Once a researcher has determined how many tie types to examine for each focal node (ego), they must also consider a number of factors regarding how they will elicit alters for each name generator. For example, which potential pool of alters will ego’s ties be pulled from? In a survey context, responses can either be provided via free listing (also known as open recall), or fixed choice (also referred to as roster-based) response strategies. In free listing approaches, respondents are left to produce from memory the list of alters corresponding to the specified name generator, whereas fixed choice approaches ask respondents to select their alters from a pre-populated list. In many research designs, a full enumeration of the population simply isn’t feasible for a variety of reasons (e.g., membership may be partially unknown), leaving free listing as the only possibility. Open recall studies have been shown to produce more limited alter-nomination lists, and elicit ties more concentrated within clustered domains of one’s personal network.27
Researchers can also choose to cap (or not) the number of alters elicited for each ego on each tie type gathered. For, example, in the MLSFH study on AIDS-discussion partners, interviewers were instructed to prompt the respondents for any additional partners if they nominated fewer than three alters. Many survey studies focus on a relatively small number of elicited partners (three and five are among the most commonly used caps), because these were thought to be sufficient to capture ties that are especially close (Fischer 1982), and/or to reduce the respondent burden that comes from the additional questions each nomination would require (Paik and Sanchagrin 2013).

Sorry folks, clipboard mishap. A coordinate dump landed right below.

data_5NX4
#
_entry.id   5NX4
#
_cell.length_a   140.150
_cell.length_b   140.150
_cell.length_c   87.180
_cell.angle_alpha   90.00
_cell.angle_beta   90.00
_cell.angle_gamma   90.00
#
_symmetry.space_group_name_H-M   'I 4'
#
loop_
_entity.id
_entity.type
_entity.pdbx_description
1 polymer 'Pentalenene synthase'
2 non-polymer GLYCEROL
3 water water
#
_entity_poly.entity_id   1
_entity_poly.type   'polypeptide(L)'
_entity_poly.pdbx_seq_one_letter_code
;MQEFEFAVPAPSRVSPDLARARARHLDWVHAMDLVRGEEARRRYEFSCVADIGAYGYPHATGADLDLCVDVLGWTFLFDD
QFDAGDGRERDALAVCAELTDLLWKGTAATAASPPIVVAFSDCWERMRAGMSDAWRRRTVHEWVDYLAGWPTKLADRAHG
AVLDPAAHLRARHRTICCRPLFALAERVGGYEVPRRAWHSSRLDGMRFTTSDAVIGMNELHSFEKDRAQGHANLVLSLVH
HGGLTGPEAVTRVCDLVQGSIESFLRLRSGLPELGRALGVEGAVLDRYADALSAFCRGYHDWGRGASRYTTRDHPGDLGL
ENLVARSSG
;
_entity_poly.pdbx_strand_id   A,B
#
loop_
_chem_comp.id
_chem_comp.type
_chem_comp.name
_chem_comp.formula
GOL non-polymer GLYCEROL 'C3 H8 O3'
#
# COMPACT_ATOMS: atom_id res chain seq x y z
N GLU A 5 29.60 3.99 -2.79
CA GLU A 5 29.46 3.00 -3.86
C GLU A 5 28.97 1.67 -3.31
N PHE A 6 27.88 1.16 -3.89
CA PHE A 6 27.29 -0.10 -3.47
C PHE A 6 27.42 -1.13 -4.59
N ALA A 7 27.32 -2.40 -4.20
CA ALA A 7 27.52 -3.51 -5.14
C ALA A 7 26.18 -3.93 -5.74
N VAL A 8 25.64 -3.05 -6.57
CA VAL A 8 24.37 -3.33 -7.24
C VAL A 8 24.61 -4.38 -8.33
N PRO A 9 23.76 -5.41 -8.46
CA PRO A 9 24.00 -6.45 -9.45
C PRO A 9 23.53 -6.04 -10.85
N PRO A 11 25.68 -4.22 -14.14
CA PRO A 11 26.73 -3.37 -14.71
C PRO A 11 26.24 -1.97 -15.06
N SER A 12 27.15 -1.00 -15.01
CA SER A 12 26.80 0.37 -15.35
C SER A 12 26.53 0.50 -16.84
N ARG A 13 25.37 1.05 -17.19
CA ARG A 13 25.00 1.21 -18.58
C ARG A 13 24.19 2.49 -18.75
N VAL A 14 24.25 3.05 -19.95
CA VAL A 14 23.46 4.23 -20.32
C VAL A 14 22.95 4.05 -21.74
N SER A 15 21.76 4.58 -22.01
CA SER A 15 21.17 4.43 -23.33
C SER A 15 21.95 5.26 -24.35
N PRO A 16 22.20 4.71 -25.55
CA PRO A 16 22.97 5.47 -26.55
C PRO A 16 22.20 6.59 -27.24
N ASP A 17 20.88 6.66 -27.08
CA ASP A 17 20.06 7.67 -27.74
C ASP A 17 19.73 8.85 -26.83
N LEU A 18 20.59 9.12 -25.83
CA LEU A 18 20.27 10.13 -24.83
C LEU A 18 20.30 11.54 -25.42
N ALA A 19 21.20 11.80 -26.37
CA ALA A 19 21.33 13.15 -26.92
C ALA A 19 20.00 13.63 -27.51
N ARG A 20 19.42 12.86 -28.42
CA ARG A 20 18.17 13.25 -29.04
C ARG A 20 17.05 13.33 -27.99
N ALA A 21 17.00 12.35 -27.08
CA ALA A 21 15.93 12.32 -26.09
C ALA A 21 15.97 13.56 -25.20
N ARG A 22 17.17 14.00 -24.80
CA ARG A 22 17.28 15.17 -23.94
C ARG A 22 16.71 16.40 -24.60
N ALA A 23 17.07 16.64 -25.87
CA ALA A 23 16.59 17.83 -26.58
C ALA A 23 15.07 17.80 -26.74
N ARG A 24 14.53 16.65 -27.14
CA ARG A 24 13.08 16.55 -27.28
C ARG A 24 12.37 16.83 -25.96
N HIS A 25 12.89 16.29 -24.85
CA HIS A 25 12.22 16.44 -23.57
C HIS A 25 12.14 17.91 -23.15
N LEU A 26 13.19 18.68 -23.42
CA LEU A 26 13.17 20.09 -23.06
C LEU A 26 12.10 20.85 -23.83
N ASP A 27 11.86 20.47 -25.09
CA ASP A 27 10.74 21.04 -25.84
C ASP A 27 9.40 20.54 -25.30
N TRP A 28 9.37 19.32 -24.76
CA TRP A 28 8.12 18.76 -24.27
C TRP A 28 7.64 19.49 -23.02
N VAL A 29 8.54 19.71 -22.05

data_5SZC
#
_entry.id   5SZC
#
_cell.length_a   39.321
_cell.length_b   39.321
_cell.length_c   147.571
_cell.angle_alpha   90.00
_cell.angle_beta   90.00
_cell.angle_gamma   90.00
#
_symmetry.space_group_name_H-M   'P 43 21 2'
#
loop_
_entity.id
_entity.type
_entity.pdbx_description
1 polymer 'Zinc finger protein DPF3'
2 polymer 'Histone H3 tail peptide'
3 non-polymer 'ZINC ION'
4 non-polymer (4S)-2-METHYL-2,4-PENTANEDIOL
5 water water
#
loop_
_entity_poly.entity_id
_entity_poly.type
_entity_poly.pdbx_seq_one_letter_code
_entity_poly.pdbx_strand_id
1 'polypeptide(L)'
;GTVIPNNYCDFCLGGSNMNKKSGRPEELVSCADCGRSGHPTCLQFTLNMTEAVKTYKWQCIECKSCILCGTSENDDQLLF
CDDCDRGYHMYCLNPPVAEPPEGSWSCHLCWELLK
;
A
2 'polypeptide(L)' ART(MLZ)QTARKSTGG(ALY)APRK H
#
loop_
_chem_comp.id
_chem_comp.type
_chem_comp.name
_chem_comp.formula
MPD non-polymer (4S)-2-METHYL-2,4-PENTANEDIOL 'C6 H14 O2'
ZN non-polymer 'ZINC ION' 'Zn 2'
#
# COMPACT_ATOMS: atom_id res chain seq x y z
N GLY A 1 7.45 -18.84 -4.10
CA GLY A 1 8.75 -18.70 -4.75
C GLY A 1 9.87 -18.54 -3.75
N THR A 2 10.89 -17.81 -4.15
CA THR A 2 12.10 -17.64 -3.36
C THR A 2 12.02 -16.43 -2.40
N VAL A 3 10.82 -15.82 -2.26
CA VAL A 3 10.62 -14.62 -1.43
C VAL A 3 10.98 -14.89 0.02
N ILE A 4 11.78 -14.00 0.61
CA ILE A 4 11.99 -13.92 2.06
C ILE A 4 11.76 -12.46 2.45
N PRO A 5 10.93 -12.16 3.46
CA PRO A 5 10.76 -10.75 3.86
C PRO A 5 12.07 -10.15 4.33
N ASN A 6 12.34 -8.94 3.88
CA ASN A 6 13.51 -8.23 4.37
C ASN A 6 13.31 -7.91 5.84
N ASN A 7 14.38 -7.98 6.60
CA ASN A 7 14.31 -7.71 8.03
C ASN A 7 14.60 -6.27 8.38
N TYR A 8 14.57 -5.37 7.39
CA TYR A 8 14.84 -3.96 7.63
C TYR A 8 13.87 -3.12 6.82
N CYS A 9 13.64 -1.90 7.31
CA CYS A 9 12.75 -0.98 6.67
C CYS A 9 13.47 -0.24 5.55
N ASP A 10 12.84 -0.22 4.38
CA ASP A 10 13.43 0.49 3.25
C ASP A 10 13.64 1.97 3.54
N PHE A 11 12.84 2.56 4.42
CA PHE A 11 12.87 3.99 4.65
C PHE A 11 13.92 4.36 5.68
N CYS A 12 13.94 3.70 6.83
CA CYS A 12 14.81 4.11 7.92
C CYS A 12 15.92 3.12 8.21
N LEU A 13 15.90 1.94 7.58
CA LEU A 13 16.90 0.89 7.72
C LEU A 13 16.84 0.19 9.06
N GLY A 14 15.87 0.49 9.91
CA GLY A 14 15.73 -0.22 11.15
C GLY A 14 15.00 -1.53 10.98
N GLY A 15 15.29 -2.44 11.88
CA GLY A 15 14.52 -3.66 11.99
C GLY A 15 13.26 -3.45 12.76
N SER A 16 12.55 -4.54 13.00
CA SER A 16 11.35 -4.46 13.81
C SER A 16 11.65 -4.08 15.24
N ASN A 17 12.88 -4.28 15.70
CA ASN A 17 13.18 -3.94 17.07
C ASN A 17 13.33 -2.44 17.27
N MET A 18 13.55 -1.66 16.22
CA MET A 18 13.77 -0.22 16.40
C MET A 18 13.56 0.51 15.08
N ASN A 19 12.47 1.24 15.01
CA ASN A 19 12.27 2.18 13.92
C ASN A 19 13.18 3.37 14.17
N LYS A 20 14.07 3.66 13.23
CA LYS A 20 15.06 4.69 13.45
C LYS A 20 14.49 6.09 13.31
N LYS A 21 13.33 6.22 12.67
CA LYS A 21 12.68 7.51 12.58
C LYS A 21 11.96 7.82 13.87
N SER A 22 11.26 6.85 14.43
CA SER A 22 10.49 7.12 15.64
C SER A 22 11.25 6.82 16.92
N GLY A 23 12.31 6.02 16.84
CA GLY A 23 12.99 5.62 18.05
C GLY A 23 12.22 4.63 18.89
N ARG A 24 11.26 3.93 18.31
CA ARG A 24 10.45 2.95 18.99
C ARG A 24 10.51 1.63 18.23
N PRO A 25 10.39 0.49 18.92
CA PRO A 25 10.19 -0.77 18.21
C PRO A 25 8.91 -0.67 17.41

If researchers do decide to cap alter nominations, they also must consider whether the identified cap will be implicitly or explicitly incorporated into the research design. Implicit nomination caps are those known only to the researcher eliciting the nominations. For example, in the Colorado Springs “Project 90,” which gathered information on social, sexual and needle sharing partnerships among commercial sex workers, intravenous drug users, and their partners (Rothenberg et al. 1995), respondents were limited to reporting on no more than 16 alters across the three name generators used (Potterat et al. 2004); this cap was encoded into the sheets interviewers used for recording data, but was not made known to the respondents. Alternatively, explicit caps are those that are made known to the respondents, sometimes directly in the wording of the question. For example, in the National Longitudinal Study of Adolescent Health (“Add Health”; ), the network module asked middle and high schoolers to name their five best male and female friends. Such caps—whether implicit or explicit—can shape the number of nominations provided in unanticipated ways. An explicit cap could introduce a “floor effect” wherein the question wording may encourage respondents to inflate the number of nominations they provide, in an effort to match the number stated in the question prompt. For example, given the wording of the Add Health question, some have speculated that gender-based homophily (Kandel 1978; McPherson, Smith-Lovin, and Cook 2001) may be under-represented in Add Health data,28 since respondents may have nominated more opposite-gender friends than they would have without such an explicit numeric anchor in the question prompt.29 Alternatively, capping the number of nominations elicited for each name generator could also produce ceiling effects on responses provided, artificially truncating the resulting distribution of reported ties.30